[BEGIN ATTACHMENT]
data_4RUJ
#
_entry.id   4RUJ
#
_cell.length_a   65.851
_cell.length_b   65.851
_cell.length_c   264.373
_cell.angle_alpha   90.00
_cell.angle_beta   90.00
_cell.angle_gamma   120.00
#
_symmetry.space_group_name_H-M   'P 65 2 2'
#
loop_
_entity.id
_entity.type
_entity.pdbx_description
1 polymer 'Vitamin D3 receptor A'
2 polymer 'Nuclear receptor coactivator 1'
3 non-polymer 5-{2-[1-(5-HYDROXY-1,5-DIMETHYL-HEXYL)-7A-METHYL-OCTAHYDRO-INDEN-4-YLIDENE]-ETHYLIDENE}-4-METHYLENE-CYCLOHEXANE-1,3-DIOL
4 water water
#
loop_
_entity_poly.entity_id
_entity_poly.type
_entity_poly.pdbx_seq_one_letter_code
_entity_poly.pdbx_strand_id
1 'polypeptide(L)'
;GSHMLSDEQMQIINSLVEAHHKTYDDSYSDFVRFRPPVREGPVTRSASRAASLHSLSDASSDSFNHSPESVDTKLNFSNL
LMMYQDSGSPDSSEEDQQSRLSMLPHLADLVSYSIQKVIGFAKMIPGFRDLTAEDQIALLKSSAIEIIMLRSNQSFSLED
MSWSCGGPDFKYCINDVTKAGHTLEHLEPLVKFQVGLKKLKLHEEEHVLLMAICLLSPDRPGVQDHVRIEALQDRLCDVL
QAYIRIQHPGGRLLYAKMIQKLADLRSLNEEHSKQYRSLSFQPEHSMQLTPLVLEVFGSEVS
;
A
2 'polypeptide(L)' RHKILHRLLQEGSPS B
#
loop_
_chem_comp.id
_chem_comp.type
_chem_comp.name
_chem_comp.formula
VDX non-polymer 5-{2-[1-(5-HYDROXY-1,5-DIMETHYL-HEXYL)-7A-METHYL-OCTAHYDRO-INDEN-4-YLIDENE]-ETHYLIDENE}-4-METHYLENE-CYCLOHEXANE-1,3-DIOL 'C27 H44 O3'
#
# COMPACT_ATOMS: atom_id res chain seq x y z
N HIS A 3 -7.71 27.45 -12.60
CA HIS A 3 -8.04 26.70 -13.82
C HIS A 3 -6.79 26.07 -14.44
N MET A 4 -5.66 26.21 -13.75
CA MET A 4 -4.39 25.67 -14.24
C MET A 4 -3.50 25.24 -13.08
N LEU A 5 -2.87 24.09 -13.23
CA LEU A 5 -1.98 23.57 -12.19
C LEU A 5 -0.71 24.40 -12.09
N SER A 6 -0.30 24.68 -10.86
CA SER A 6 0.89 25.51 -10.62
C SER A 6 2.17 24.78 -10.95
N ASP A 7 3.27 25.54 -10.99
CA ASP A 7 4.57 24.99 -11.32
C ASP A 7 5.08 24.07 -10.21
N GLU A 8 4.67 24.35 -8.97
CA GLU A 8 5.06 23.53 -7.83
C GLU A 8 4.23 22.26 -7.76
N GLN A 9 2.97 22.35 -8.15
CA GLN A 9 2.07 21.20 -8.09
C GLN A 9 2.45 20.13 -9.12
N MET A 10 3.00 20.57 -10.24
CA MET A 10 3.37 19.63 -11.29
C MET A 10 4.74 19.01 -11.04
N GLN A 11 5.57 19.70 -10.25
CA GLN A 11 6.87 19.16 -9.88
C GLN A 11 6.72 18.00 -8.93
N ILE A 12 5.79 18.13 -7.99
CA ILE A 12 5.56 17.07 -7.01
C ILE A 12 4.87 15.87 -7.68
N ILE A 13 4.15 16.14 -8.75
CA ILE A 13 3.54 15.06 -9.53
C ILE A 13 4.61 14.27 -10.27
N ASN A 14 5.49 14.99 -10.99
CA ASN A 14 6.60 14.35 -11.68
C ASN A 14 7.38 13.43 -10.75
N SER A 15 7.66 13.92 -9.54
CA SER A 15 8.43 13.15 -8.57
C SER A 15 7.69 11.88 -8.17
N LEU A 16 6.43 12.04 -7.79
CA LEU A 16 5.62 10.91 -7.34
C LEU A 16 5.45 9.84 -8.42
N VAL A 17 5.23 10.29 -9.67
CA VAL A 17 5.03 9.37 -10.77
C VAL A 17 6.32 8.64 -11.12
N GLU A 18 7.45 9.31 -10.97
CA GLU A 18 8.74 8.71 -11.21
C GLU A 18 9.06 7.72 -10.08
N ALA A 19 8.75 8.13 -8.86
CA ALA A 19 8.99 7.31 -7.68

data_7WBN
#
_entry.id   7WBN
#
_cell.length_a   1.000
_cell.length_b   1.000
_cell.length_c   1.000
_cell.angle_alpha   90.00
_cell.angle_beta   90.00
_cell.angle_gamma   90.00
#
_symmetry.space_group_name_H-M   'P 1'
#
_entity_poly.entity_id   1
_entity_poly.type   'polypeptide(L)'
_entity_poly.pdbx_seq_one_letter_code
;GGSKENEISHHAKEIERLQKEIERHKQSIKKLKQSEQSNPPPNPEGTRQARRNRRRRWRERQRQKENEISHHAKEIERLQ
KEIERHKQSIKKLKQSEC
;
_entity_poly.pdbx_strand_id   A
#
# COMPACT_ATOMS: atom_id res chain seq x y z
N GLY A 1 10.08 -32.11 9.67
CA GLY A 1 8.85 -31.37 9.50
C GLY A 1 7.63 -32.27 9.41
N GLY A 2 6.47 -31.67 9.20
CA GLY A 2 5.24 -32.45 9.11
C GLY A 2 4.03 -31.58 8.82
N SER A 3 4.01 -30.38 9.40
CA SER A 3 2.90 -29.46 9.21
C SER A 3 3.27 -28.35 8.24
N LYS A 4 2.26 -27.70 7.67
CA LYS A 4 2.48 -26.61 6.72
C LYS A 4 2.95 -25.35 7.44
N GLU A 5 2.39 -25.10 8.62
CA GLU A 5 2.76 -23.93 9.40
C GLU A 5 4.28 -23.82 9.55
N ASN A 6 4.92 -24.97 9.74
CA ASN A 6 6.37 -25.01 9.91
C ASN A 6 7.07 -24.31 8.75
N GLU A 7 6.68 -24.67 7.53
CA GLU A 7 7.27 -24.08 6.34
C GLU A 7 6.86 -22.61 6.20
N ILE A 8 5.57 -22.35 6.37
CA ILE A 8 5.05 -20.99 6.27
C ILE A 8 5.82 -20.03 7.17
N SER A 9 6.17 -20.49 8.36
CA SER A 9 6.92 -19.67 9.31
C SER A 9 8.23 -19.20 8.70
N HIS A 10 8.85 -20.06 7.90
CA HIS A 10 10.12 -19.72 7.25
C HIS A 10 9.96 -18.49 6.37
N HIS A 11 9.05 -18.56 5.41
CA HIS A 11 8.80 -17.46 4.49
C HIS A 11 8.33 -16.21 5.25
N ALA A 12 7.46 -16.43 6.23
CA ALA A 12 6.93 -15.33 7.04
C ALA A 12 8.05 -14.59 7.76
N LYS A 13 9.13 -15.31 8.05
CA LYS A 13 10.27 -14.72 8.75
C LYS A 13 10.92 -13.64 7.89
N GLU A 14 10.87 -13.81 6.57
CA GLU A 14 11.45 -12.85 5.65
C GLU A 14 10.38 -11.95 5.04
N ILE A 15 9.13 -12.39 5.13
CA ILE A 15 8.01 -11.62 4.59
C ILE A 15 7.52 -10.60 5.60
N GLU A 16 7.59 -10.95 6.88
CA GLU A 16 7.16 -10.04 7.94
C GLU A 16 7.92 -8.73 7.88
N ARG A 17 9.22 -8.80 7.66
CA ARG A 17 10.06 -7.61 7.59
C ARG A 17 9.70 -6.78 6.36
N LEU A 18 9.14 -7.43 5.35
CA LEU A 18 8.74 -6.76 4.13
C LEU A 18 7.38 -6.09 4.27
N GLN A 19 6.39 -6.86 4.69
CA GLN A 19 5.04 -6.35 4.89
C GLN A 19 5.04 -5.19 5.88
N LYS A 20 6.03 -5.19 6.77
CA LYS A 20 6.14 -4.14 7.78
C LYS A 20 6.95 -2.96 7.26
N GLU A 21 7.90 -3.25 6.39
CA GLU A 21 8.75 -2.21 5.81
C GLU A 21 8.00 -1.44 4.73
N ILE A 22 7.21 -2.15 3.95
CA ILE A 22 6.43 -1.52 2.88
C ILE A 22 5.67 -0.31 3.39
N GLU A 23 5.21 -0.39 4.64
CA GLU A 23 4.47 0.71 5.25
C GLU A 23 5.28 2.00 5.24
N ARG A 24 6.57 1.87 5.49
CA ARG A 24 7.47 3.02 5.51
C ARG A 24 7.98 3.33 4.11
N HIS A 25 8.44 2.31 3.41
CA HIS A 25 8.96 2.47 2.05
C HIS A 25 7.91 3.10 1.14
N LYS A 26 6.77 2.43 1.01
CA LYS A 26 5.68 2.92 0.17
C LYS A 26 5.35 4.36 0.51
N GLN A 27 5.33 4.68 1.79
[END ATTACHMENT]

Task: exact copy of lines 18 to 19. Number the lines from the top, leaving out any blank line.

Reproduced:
1 polymer 'Vitamin D3 receptor A'
2 polymer 'Nuclear receptor coactivator 1'